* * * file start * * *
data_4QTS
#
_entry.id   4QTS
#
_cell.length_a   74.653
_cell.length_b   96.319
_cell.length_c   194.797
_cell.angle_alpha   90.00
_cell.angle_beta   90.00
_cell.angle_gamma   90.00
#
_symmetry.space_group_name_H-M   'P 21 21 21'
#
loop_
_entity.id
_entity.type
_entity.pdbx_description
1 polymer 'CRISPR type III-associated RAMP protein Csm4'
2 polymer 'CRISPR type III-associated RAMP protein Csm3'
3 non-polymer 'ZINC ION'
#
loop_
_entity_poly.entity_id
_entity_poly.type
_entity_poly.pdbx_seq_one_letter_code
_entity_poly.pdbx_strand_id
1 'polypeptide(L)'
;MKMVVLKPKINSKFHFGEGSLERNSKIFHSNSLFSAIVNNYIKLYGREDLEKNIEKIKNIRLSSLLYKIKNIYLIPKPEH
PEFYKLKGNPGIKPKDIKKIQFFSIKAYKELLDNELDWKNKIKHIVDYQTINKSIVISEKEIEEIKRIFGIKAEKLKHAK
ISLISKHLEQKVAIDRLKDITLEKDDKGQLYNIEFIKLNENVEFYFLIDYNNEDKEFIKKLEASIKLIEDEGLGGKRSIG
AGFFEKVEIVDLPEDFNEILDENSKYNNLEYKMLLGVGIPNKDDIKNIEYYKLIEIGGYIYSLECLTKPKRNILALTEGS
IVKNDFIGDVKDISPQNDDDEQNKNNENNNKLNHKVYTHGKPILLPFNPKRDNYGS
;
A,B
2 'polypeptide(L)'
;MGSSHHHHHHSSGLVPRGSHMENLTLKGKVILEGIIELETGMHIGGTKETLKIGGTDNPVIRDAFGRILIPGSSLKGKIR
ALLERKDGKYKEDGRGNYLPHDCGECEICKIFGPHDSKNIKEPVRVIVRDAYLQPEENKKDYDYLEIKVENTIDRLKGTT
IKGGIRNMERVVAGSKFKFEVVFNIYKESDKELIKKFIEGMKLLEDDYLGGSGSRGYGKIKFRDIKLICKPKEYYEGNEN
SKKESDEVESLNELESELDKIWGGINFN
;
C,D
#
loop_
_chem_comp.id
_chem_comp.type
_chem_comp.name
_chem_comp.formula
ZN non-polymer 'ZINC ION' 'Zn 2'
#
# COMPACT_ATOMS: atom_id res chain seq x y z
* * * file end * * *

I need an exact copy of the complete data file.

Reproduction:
data_4QTS
#
_entry.id   4QTS
#
_cell.length_a   74.653
_cell.length_b   96.319
_cell.length_c   194.797
_cell.angle_alpha   90.00
_cell.angle_beta   90.00
_cell.angle_gamma   90.00
#
_symmetry.space_group_name_H-M   'P 21 21 21'
#
loop_
_entity.id
_entity.type
_entity.pdbx_description
1 polymer 'CRISPR type III-associated RAMP protein Csm4'
2 polymer 'CRISPR type III-associated RAMP protein Csm3'
3 non-polymer 'ZINC ION'
#
loop_
_entity_poly.entity_id
_entity_poly.type
_entity_poly.pdbx_seq_one_letter_code
_entity_poly.pdbx_strand_id
1 'polypeptide(L)'
;MKMVVLKPKINSKFHFGEGSLERNSKIFHSNSLFSAIVNNYIKLYGREDLEKNIEKIKNIRLSSLLYKIKNIYLIPKPEH
PEFYKLKGNPGIKPKDIKKIQFFSIKAYKELLDNELDWKNKIKHIVDYQTINKSIVISEKEIEEIKRIFGIKAEKLKHAK
ISLISKHLEQKVAIDRLKDITLEKDDKGQLYNIEFIKLNENVEFYFLIDYNNEDKEFIKKLEASIKLIEDEGLGGKRSIG
AGFFEKVEIVDLPEDFNEILDENSKYNNLEYKMLLGVGIPNKDDIKNIEYYKLIEIGGYIYSLECLTKPKRNILALTEGS
IVKNDFIGDVKDISPQNDDDEQNKNNENNNKLNHKVYTHGKPILLPFNPKRDNYGS
;
A,B
2 'polypeptide(L)'
;MGSSHHHHHHSSGLVPRGSHMENLTLKGKVILEGIIELETGMHIGGTKETLKIGGTDNPVIRDAFGRILIPGSSLKGKIR
ALLERKDGKYKEDGRGNYLPHDCGECEICKIFGPHDSKNIKEPVRVIVRDAYLQPEENKKDYDYLEIKVENTIDRLKGTT
IKGGIRNMERVVAGSKFKFEVVFNIYKESDKELIKKFIEGMKLLEDDYLGGSGSRGYGKIKFRDIKLICKPKEYYEGNEN
SKKESDEVESLNELESELDKIWGGINFN
;
C,D
#
loop_
_chem_comp.id
_chem_comp.type
_chem_comp.name
_chem_comp.formula
ZN non-polymer 'ZINC ION' 'Zn 2'
#
# COMPACT_ATOMS: atom_id res chain seq x y z